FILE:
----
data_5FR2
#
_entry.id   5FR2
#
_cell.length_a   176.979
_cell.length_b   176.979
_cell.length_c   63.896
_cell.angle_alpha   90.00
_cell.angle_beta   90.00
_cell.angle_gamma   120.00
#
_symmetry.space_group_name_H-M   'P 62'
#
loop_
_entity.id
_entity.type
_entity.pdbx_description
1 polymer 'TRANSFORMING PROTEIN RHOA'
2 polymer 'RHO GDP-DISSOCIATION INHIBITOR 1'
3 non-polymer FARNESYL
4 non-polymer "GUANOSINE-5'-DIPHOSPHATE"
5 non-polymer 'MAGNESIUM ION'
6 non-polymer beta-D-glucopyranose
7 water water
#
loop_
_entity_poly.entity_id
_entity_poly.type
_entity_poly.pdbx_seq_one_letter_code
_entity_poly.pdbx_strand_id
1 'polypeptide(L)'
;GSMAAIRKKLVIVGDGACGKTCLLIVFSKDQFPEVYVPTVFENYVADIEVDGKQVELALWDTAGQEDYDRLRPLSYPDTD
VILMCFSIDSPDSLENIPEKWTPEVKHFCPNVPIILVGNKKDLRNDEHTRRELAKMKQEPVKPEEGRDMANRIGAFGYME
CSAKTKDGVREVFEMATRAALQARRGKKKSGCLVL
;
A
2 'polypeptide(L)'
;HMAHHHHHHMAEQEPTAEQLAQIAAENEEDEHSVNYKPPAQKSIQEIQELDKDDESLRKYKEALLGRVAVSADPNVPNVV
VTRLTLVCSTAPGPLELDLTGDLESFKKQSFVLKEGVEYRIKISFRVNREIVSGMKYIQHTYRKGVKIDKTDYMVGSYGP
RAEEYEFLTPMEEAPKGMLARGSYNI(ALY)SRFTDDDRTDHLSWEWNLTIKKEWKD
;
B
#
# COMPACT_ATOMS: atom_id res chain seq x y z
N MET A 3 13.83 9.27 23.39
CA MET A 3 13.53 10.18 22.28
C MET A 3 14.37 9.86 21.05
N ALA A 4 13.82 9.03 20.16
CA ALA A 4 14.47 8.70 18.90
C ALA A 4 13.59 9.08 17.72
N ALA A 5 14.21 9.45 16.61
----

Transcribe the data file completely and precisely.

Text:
data_5FR2
#
_entry.id   5FR2
#
_cell.length_a   176.979
_cell.length_b   176.979
_cell.length_c   63.896
_cell.angle_alpha   90.00
_cell.angle_beta   90.00
_cell.angle_gamma   120.00
#
_symmetry.space_group_name_H-M   'P 62'
#
loop_
_entity.id
_entity.type
_entity.pdbx_description
1 polymer 'TRANSFORMING PROTEIN RHOA'
2 polymer 'RHO GDP-DISSOCIATION INHIBITOR 1'
3 non-polymer FARNESYL
4 non-polymer "GUANOSINE-5'-DIPHOSPHATE"
5 non-polymer 'MAGNESIUM ION'
6 non-polymer beta-D-glucopyranose
7 water water
#
loop_
_entity_poly.entity_id
_entity_poly.type
_entity_poly.pdbx_seq_one_letter_code
_entity_poly.pdbx_strand_id
1 'polypeptide(L)'
;GSMAAIRKKLVIVGDGACGKTCLLIVFSKDQFPEVYVPTVFENYVADIEVDGKQVELALWDTAGQEDYDRLRPLSYPDTD
VILMCFSIDSPDSLENIPEKWTPEVKHFCPNVPIILVGNKKDLRNDEHTRRELAKMKQEPVKPEEGRDMANRIGAFGYME
CSAKTKDGVREVFEMATRAALQARRGKKKSGCLVL
;
A
2 'polypeptide(L)'
;HMAHHHHHHMAEQEPTAEQLAQIAAENEEDEHSVNYKPPAQKSIQEIQELDKDDESLRKYKEALLGRVAVSADPNVPNVV
VTRLTLVCSTAPGPLELDLTGDLESFKKQSFVLKEGVEYRIKISFRVNREIVSGMKYIQHTYRKGVKIDKTDYMVGSYGP
RAEEYEFLTPMEEAPKGMLARGSYNI(ALY)SRFTDDDRTDHLSWEWNLTIKKEWKD
;
B
#
# COMPACT_ATOMS: atom_id res chain seq x y z
N MET A 3 13.83 9.27 23.39
CA MET A 3 13.53 10.18 22.28
C MET A 3 14.37 9.86 21.05
N ALA A 4 13.82 9.03 20.16
CA ALA A 4 14.47 8.70 18.90
C ALA A 4 13.59 9.08 17.72
N ALA A 5 14.21 9.45 16.61